How YouTube Kicked Google’s Ass (and everyone else’s too)

YouTube launched last summer and is now the 23rd most trafficked site on the Internet (according to Alexa).  Comscore Media Metrix has a slightly different picture, ranking YouTube as the 89th most trafficked site with  276 million page views in April.

To give you some sense of the growth of YouTube, it didn’t even make
the August Media Metrix report, had 1 million page views in September,
and only 50 million page views in December. It has grown five fold in four months.

YouTube has captured the leadership position for video on the Internet and that’s an incredibly valuable place to sit.

I am taking a bit of a leap in saying that YouTube is the leader in Internet video.  I saw this chart in USA Today in mid-April:

MSN video 9.3M visitors, 44% change
YouTube 9.0M visitors, N/A change
Google Video 6.3M visitors, N/A change
IFilm 4.3M visitors, 102% change
Videosearch.yahoo.com 3.8M visitors, 148% change
Source: Nielsen/NetRatings

But I suspect YouTube is the king now and I’ll tell you why they got there so quickly and why Google blew an opportunity to be the king of Internet video. It’s also a very important story in an era when people are starting to think that the top online properties are untouchable. That is very far from the truth, MySpace, YouTube, and Wikipedia have all gone from nowhere to top 30 status in the past three years.

YouTube wasn’t the first Internet video sharing service, that claim goes to Vimeo which launched at the beginning of 2005.

And YouTube didn’t beat Google to the market.  Google Video launched in beta in June of 2005.

YouTube wasn’t first and they didn’t beat the big guys to market. But they did do three things, that in combination secured them a leadership position that to me looks pretty unassailable.

First they launched with a really slick flash player that almost everyone else has now copied. They bet on flash and they were right.  For video playback on the web, flash is the way to go.

Second, they provided immediate playback. When Google Video launched, I uploaded a video and had to wait for days to see it playback.  Needless to say, I’ve never uploaded another video to Google.

Third, and this is the biggie, they provided an easy way to embed their flash player and a specific video in another web page. This too has been copied by most everyone in the online video business. But if you go back and look at YouTube’s traffic, the day they let people embed their videos in MySpace pages is the day they took off and never looked back.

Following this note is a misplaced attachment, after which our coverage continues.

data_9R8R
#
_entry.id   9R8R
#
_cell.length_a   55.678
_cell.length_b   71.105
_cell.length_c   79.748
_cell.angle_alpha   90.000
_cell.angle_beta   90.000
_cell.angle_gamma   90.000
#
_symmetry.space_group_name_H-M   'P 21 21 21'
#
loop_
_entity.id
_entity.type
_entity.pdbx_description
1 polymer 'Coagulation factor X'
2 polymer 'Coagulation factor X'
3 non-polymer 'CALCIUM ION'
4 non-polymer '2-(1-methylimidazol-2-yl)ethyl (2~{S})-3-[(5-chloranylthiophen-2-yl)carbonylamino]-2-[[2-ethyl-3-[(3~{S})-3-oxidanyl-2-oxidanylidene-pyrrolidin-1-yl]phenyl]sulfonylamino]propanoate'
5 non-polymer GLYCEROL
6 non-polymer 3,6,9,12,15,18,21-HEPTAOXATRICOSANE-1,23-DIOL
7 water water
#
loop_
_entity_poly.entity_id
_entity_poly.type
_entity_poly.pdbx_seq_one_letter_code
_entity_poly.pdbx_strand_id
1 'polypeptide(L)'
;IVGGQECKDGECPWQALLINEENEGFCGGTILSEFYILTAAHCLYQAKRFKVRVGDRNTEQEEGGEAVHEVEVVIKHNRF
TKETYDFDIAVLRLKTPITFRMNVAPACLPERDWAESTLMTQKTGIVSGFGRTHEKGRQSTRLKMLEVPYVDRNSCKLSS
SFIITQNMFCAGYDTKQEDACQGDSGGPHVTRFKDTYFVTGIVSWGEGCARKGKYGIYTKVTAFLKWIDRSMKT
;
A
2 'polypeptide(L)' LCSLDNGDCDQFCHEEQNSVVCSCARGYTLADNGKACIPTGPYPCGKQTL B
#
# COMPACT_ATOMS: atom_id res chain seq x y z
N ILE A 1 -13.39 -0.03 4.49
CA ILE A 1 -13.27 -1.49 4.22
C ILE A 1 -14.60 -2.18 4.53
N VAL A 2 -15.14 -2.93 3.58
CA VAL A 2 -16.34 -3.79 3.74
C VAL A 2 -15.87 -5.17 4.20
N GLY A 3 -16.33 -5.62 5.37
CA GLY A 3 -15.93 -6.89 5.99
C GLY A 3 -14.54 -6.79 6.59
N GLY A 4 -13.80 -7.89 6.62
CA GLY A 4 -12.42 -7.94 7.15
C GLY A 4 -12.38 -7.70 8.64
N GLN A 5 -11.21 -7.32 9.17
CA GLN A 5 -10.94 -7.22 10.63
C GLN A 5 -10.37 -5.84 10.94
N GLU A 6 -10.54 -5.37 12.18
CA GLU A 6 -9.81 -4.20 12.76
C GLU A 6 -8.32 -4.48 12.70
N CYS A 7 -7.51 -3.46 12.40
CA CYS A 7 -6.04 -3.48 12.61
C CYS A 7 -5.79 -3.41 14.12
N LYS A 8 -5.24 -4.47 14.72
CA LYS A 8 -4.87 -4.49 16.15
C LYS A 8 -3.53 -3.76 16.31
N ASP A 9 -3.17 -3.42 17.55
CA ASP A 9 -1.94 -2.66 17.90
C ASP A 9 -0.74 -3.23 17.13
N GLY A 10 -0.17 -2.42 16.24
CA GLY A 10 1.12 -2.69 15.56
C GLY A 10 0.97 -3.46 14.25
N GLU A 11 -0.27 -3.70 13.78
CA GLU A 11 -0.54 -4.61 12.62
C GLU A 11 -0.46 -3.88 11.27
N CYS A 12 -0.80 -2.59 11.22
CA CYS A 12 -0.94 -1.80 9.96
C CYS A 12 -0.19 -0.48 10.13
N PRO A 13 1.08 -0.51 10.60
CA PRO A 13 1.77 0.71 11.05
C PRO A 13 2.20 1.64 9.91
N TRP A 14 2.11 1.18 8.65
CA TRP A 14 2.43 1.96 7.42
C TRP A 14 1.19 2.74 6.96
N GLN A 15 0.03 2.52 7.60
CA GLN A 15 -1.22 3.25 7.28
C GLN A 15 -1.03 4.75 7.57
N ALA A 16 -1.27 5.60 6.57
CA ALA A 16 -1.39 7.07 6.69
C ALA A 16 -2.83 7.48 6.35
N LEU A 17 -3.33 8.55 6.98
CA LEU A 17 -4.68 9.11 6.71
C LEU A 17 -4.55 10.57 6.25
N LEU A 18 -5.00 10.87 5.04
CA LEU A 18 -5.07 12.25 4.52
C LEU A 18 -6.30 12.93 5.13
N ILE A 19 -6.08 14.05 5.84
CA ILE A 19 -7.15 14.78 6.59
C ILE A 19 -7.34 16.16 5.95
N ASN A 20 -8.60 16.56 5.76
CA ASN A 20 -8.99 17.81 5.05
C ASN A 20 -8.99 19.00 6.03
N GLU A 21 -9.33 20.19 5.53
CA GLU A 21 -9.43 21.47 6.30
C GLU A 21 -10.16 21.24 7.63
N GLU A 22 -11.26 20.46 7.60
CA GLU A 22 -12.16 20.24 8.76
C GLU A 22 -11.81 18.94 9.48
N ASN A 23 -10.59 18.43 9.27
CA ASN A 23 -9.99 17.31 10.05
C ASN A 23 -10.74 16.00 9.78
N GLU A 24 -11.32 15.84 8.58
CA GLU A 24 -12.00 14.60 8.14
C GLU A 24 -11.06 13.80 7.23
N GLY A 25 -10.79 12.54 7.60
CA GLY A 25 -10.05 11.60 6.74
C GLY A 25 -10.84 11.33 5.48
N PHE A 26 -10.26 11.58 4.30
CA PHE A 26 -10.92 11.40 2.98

One of my favorite blog posts is this one by Ari Paparo describing how two or three minor features was the difference between the failure of Blink and the success of delicious.

Little features, often the social ones, make all the difference in web delivered services. YouTube got it right.  Google and everyone else didn’t.  And the result is YouTube’s market leadership.

Many people will read this and say that this is all bull and the real reason YouTube is the leader is their reliance on pirated video and that they are headed for a fall now that the owners of that content are getting wise to the illegal use.

To that I’d say yes and no. It is true that YouTube lets anything go up and only takes it down when they get a request. But they do take it down.  See my post on the Stephen Colbert video yesterday for a good example of that.

There are several reasons why YouTube won’t follow the path of Napster. First, users will keep uploading video that they want to share to YouTube because its easy and at least for a while their friends and others will be able to see it before it gets taken down. The users are the "bad guys" and YouTube gets to play by the rules. And second, because the content owners are going to get wise to the fact that this sharing actually helps them. And third, content owners are going to figure out how to monetize this video by claiming the video, swapping out their video for the "pirated one", and putting a pre-roll or watermark advertisement into it.

But the bottom line is that YouTube has captured the hearts and minds of the Internet audience. They are "the place" to upload video and to go see video. They are the good guys.  When a content owner takes down video, the people cry foul.  They love YouTube and they get mad at the content owners.

Google doesn’t have that reputation in online video, Yahoo doesn’t have that reputation in online video, Microsoft doesn’t have that reputationn in online video.

YouTube does and that’s why they are the king. And they got there by making a few key design decisions last summer. And the rest is history.